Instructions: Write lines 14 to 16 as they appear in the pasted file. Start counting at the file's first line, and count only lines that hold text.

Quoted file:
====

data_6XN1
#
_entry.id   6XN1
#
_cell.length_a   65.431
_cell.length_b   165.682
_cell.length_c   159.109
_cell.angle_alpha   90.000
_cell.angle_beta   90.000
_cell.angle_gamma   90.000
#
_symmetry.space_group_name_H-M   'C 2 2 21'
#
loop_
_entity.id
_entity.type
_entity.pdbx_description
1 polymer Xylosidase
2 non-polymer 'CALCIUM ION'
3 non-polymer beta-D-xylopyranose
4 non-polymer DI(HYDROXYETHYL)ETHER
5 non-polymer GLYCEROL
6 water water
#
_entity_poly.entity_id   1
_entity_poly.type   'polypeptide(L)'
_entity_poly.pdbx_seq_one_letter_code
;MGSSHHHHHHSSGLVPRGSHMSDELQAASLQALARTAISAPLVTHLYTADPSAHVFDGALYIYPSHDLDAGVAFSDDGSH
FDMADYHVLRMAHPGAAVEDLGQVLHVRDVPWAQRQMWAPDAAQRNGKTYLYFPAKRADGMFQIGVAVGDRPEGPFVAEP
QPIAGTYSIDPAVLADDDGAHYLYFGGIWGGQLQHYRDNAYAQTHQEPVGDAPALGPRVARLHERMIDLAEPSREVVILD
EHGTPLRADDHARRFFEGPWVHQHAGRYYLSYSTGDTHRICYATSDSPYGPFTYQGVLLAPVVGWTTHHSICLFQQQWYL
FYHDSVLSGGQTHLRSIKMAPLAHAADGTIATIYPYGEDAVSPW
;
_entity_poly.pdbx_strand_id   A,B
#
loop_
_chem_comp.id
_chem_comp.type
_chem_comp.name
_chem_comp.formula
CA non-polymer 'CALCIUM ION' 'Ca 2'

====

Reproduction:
loop_
_entity.id
_entity.type